Teen Expo: The Cleopatra Label

Teen Expo: The Cleopatra Label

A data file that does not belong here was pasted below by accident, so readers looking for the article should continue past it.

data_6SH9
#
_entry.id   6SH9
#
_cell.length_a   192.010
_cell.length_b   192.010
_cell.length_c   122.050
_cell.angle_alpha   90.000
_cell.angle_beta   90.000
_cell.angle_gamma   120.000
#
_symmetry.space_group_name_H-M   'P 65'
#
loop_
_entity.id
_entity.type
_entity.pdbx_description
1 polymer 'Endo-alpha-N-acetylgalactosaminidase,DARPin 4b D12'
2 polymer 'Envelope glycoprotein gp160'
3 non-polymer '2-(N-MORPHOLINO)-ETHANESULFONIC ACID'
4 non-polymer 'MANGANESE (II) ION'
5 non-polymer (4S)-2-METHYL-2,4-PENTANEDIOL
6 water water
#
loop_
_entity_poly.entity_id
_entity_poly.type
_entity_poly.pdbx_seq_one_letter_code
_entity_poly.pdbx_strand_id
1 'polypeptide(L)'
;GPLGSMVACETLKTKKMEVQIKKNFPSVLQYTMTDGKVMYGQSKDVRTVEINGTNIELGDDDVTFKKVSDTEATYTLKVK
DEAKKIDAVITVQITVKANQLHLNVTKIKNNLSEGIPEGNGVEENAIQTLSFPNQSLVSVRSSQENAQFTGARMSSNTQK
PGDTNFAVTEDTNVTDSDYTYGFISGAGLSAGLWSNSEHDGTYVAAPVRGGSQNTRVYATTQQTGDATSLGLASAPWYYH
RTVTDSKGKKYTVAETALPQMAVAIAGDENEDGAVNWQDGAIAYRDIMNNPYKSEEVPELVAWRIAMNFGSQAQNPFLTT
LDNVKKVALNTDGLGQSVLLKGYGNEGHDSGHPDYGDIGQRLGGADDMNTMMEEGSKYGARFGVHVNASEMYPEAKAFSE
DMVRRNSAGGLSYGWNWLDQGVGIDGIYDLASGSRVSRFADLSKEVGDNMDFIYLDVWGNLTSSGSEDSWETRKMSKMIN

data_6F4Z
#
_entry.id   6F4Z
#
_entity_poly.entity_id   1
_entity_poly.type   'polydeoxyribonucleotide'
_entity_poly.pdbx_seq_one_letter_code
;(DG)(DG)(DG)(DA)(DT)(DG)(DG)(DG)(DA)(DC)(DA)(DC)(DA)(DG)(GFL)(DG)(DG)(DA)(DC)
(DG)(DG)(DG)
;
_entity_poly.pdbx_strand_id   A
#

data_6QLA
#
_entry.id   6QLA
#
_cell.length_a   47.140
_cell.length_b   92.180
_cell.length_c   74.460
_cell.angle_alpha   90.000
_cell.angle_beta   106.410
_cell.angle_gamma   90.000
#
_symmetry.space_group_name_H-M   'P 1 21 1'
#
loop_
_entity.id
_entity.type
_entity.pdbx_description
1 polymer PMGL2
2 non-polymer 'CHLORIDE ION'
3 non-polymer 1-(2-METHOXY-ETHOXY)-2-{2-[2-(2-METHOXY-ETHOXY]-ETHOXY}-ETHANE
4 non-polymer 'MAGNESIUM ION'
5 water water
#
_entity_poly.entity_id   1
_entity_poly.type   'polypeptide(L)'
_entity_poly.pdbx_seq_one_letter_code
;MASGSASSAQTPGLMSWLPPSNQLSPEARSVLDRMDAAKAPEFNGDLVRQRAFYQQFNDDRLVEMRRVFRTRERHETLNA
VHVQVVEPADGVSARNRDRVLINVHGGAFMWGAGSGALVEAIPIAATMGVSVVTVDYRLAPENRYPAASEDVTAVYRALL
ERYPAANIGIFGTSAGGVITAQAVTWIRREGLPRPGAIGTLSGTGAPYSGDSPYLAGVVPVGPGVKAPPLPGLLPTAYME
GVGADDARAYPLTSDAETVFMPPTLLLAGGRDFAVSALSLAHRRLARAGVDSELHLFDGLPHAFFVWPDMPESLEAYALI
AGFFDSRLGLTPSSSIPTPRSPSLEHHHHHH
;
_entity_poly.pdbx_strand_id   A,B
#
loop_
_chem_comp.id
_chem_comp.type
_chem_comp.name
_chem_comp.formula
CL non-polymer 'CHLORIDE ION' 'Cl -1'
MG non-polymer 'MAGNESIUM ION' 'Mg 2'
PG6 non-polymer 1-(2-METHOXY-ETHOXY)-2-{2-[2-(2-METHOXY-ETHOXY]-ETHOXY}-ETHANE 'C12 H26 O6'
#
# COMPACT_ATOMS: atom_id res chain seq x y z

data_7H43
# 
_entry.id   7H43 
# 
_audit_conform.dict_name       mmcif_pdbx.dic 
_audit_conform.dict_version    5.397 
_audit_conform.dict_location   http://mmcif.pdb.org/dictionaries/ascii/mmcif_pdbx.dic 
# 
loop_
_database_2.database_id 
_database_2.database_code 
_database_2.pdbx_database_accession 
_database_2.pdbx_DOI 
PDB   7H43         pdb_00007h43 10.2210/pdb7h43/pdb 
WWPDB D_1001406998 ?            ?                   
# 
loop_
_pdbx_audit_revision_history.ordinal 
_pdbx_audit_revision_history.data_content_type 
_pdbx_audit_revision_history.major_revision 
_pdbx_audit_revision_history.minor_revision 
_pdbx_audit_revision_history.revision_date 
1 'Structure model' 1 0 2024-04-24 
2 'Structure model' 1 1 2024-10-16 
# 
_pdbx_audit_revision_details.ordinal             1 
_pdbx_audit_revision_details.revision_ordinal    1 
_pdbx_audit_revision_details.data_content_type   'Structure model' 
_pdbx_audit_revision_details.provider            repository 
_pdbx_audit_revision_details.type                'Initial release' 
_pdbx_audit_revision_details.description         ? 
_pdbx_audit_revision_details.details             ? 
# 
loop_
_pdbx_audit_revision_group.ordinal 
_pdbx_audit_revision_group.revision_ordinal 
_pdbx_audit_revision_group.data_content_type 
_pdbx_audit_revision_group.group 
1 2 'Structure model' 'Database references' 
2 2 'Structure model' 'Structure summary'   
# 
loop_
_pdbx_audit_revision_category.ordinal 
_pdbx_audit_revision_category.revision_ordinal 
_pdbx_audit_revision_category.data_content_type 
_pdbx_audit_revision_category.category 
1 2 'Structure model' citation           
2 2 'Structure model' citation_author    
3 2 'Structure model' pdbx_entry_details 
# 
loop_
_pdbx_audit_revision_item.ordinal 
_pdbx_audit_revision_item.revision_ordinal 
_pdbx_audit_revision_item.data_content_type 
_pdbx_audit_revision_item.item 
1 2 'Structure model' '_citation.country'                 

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Tommy Falcone is not a name usually uttered by folks discussing the visionary record men of the '60s, but perhaps they should. Hailing from Hazlet, New Jersey, Falcone was the songwriter, producer, and mastermind behind Cleopatra, a small label and production company he ran from 1962 to 1970. While Cleopatra never came especially close to a hit, despite licensing a few of their sides to major labels, for close to a decade Falcone tirelessly scouted teenage talent, wrote tunes, and ran sessions that roamed the gamut from moody rock & roll and East Coast surf music to blue-eyed R&B shouting and frantic novelty numbers. Though he never scored the gold record he was chasing, the music Falcone left behind was certainly the product of an agile mind. The archivists at Numero Group have finally given Tommy Falcone his due with Teen Expo: The Cleopatra Label, a 26-track sampler that collects some of the highlights of his musical legacy. Listening to these songs, they seem to have come from some alternate-universe Brill Building, where Falcone and his artists were cranking out records that would have done the Top 40 proud if anyone had bothered to program them. Falcone created this music on a skimpy budget, but you wouldn't guess that to hear it. The melodies are strong, the instrumental work is consistently solid, the arrangements are imaginative, and he wasn't afraid to try unusual studio techniques, such as the broad stereo panning on Bernadette Carroll's "When We're Older" or running Dick Thunder's vocals through a Leslie speaker cabinet for "Gee But I'm Lonesome." "Beach Umbrella World" by the Centuries and "Distant Rain" by the Hallmarks are impressively sophisticated for teen pop, Vickie Van Dyke's "Outcast" is a fuzzy soul-styled number that packs an impressive wallop of bad-girl angst, "Soul Shakin' Psychedelic Sally," another track from the Hallmarks, is a great, echo-laden garage rock stomper, the Centuries' "Outer Limits" is a fine surf instrumental with a sci-fi bent, and "Candy Andy" by ShoeString is a truly odd tale of a dirty old man luring children with sweets. If some of this stuff seems somewhat eccentric, especially from a remove of several decades, it's no weirder than Phil Spector or Shadow Morton's more outre moments from this era, and the level of craft is certainly comparable. Ryan Alan Boyle's liner essay is an exhaustive and loving portrait of a man who devoted his life to music and young people, and if you have a taste for great pop music of the '60s, Teen Expo more than deserves your attention.

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